There are hard games to play and there are hard games to play. You could try your hand at a game of Where’s Waldo while blindfolded, or maybe Sudoku against a bank of supercomputers is your thing. However, the hardest game in the world has come to an end. And that contest – “Try and Find a Flaw in Nicklas Lidstrom’s Game” – has finished with only one winner: the Swedish defenseman and his Detroit Red Wings organization.
Lidstrom is retiring after 20 glorious NHL seasons with not a damn thing left to prove to anybody. He has four Stanley Cup championships, seven Norris Trophies, one Conn Smythe Trophy and an Olympic gold medal to show for it. And the way he handled the success and spotlight so smoothly made it seem as if he’d been carved from a block of solid class.
In 2010, a panel of experts convened for THN’s Best of Everything special edition magazine ranked Lidstrom the fifth-best defenseman in hockey history behind Bobby Orr, Doug Harvey, Eddie Shore and Ray Bourque. But for my money, Lidstrom is the second-best of all-time, behind Orr only because the Bruins legend revolutionized the blueliner position in a way no player has done at any other spot on the ice.
With that said, it’s clear to me Lidstrom more or less perfected the role. I could spend the rest of this column simply listing all his achievements, but let’s just zero in on a few:
– As Canadian Press reporter Chris Johnston noted, the super Swede finished his career with a staggering plus-450 mark; the next-best NHLer in that regard in the past two decades is Jaromir Jagr (plus-280).
– For 14 of his final 16 seasons, Lidstrom posted at least 49 points, including a 62-point season in 2010-11 when he was 40 years old.
– Prior to the 2011-12 campaign (where he still managed to play 70 games), Lidstrom had never missed more than six games in a single year and played at least 78 games in all but two of his 20 seasons (one of which was the lockout-shortened 1994-95 campaign).
– He made the playoffs every season in which he played – tying with Canadiens Hall of Famer Larry Robinson as the greatest ever in that regard – and his 263 career playoff games are second only in NHL history to former Wings teammate Chris Chelios (266 playoff GP), who played until he was 48.
– Lidstrom recorded his first hat trick at age 40 and won his final Norris at age 41.
Again, that’s just a sampling of the incredible legacy Lidstrom leaves. What isn’t apparent in the numbers, though, is how graceful he was on the ice – despite being the focal point of aggressive forwards and opposition coaches who studied his every breath like the Shroud of Turin in hopes of finding his weakness – and how his ego (if indeed he does have one; we’re still not sure) never inflated with so much as a quarter-ounce of hot air.
Lidstrom was the ultimate low-maintenance, high-performance superstar. Not even blindly devotional fans of other teams could accuse him of whining to the officials or underhanded play. In fact, when you look at his penalty numbers over the years – including a two-year span from 1999-2001 when he had a combined 36 penalty minutes (and 144 points) in 163 games – you see a calm and focused superstar in complete control every time he jumped over the boards.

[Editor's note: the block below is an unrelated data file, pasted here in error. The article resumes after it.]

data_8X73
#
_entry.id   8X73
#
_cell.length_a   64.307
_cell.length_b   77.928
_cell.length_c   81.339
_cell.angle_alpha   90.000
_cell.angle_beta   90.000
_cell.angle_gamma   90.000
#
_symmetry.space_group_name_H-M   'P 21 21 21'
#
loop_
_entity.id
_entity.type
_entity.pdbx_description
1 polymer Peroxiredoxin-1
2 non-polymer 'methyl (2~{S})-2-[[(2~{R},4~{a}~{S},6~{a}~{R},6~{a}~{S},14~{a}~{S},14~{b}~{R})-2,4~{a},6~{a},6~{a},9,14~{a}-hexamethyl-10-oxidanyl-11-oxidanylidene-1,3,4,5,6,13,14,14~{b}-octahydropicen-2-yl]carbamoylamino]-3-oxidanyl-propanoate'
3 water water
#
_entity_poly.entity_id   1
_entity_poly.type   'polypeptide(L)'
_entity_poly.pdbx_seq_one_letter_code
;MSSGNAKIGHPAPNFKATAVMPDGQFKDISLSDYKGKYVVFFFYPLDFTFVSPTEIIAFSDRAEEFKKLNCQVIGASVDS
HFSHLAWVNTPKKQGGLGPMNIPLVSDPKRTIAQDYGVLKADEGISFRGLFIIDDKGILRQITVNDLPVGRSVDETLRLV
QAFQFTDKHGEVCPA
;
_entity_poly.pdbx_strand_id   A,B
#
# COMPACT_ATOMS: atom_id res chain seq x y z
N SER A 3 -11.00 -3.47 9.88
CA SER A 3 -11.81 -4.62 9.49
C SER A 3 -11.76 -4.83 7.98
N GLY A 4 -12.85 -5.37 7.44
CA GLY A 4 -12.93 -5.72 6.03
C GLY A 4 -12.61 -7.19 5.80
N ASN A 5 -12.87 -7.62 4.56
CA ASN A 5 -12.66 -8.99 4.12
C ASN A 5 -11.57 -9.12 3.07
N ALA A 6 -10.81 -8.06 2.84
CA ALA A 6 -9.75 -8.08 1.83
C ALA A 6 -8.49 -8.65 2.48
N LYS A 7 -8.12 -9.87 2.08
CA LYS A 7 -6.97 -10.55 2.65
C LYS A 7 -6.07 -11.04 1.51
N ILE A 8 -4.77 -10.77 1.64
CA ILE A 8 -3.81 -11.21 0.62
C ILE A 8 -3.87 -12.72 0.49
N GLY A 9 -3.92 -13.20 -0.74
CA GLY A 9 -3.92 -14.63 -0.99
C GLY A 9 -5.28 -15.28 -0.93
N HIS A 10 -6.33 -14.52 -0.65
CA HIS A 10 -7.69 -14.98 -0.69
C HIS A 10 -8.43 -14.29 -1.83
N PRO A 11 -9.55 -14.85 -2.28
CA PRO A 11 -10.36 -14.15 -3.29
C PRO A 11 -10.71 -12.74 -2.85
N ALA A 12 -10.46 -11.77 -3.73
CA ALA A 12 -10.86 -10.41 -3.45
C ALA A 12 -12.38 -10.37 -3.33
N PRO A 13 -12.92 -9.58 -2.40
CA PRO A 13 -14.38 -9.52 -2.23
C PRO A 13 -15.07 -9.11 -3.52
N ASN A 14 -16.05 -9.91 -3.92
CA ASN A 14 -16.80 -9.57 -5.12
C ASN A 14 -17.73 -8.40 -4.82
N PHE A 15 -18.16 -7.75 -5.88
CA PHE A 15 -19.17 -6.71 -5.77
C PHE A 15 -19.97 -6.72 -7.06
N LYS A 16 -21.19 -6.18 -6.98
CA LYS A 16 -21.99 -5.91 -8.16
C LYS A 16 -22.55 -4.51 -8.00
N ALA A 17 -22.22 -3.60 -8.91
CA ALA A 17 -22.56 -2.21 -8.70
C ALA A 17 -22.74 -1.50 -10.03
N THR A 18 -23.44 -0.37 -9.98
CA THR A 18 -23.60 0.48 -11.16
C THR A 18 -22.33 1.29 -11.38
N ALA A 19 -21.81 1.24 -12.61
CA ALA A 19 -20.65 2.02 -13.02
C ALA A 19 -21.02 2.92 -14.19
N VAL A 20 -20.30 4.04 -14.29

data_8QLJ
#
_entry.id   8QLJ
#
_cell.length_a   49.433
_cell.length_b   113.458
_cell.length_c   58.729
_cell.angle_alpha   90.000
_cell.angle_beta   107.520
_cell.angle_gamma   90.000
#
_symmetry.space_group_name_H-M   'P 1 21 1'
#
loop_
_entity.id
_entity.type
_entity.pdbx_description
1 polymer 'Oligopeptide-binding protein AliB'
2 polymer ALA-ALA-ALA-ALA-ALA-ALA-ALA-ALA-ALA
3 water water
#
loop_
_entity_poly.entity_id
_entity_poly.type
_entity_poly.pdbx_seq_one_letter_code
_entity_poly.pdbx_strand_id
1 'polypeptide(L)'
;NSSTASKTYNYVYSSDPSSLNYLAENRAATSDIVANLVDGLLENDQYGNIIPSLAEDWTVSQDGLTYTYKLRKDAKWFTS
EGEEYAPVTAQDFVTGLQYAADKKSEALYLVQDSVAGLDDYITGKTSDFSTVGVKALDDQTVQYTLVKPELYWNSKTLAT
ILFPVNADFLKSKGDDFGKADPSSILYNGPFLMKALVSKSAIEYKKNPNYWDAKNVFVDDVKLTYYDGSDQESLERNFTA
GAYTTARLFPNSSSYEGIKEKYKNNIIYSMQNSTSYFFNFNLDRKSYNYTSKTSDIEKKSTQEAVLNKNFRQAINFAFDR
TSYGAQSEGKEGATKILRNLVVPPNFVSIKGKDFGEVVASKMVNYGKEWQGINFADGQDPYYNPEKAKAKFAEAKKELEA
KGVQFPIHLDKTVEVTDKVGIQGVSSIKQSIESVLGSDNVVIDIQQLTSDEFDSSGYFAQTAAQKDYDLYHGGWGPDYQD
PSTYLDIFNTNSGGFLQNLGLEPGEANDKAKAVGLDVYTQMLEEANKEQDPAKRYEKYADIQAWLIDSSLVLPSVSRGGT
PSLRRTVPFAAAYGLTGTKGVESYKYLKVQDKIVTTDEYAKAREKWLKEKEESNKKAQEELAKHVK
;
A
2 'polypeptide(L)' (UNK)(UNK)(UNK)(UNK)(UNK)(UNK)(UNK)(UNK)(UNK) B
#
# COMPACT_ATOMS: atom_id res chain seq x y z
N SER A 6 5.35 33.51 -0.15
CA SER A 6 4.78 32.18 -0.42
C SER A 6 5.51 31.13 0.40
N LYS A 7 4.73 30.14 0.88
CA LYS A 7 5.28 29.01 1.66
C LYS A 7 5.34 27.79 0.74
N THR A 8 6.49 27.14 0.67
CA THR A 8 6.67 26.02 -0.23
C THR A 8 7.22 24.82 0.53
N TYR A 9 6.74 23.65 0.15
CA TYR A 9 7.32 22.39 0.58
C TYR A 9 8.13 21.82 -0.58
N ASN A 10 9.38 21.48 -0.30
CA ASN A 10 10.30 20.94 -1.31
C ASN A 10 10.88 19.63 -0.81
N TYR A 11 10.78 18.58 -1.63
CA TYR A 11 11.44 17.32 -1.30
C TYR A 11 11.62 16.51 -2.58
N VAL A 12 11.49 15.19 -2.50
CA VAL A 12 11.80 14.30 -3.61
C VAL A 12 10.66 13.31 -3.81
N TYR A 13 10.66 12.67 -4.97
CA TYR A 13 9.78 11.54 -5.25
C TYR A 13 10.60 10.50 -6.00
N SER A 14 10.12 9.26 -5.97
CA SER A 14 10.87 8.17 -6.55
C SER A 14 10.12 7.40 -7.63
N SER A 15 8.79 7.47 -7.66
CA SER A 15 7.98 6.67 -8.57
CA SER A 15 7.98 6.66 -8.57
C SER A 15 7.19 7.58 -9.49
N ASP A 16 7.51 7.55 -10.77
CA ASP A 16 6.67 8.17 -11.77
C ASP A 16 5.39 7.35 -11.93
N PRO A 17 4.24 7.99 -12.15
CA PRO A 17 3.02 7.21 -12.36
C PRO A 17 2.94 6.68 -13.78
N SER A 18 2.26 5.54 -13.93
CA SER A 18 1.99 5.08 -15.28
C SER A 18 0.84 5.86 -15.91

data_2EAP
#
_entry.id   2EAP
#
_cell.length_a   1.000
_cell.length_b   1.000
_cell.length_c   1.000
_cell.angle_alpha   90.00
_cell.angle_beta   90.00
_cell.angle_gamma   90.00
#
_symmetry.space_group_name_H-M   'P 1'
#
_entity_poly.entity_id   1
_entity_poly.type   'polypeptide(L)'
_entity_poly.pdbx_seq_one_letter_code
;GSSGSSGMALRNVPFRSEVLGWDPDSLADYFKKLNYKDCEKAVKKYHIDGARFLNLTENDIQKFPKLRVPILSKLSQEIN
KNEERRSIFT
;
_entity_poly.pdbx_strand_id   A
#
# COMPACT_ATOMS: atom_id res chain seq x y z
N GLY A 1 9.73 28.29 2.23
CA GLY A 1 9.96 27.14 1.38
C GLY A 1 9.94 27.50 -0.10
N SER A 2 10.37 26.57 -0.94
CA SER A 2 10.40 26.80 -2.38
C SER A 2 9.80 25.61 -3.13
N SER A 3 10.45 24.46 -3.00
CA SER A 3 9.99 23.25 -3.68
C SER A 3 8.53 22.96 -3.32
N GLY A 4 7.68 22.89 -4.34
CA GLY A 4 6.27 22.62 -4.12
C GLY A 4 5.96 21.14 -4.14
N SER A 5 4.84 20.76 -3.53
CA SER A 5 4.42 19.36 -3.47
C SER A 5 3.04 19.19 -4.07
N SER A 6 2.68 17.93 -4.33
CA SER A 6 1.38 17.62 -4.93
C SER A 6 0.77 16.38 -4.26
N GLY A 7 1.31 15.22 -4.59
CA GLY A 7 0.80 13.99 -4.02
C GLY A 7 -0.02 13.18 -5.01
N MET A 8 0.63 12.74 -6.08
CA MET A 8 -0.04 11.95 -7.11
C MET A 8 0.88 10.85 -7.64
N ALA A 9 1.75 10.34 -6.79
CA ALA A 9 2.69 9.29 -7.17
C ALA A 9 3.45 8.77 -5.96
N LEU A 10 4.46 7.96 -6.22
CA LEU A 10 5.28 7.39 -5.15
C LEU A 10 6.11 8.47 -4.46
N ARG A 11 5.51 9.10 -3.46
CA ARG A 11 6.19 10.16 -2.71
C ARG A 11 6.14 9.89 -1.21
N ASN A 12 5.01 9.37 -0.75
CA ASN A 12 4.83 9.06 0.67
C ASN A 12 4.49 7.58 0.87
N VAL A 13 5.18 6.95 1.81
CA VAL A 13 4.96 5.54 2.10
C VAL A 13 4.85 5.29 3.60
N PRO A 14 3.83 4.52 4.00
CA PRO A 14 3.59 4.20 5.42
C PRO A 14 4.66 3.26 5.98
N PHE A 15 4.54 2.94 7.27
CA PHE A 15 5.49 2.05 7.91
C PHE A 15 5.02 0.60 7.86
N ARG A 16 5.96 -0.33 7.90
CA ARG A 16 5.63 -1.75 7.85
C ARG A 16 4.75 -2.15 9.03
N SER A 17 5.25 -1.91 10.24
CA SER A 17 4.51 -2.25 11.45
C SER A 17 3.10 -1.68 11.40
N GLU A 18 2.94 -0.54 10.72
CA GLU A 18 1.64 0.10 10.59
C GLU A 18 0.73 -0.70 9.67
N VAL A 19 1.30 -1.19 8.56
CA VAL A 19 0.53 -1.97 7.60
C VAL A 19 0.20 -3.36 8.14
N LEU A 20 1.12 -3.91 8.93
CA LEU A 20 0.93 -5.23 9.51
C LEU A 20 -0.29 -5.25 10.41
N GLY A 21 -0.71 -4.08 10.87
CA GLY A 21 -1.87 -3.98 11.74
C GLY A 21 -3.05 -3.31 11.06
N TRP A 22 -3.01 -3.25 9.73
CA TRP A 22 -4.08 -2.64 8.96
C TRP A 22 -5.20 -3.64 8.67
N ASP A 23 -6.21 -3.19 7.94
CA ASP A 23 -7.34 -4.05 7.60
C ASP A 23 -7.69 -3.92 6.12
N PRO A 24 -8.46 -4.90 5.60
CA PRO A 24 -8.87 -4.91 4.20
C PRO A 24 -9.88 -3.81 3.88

That’s a large part of why Lidstrom is my pick as the greatest post-Orr defenseman. Sure, he played for an incredibly successful franchise that surrounded him with Hall of Fame talent, but it was the cool-blooded efficiency he displayed as a constant target and in the face of incredible pressure that made him the best at what he did. He set the tone for the entire organization and is irreplaceable in the Red Wings’ lineup.
Moreover, he was a pioneer of sorts – the first European player to captain a team to a Cup championship and the first European player to win the Conn Smythe as playoff MVP – but never once bristled or buckled because of the demands placed on his time.
There was a reason every NHL coach of the past two decades would have chosen Lidstrom as the defenseman he wanted on the ice in the last minute of a game with everything on the line: every time he was out there, you only had to worry about four other skaters.
We won’t have Lidstrom to not worry about anymore – and the hockey world is far poorer for it. He is a first-ballot, no-brainer lock for the Hall of Fame, the best European player who ever set foot in the NHL and a living billboard for the greatness that Sweden and Swedish hockey has added to the sport.
Lidstrom was a legend before he retired. Now, it’s up to the rest of us to accurately grow that legend and ensure future generations understand just how astonishing he was in the craft he chose.
There is no such thing as a perfect hockey player. But nobody ever came closer to being one than Nicklas Lidstrom. We’ll miss him terribly, but the game will miss him most of all.
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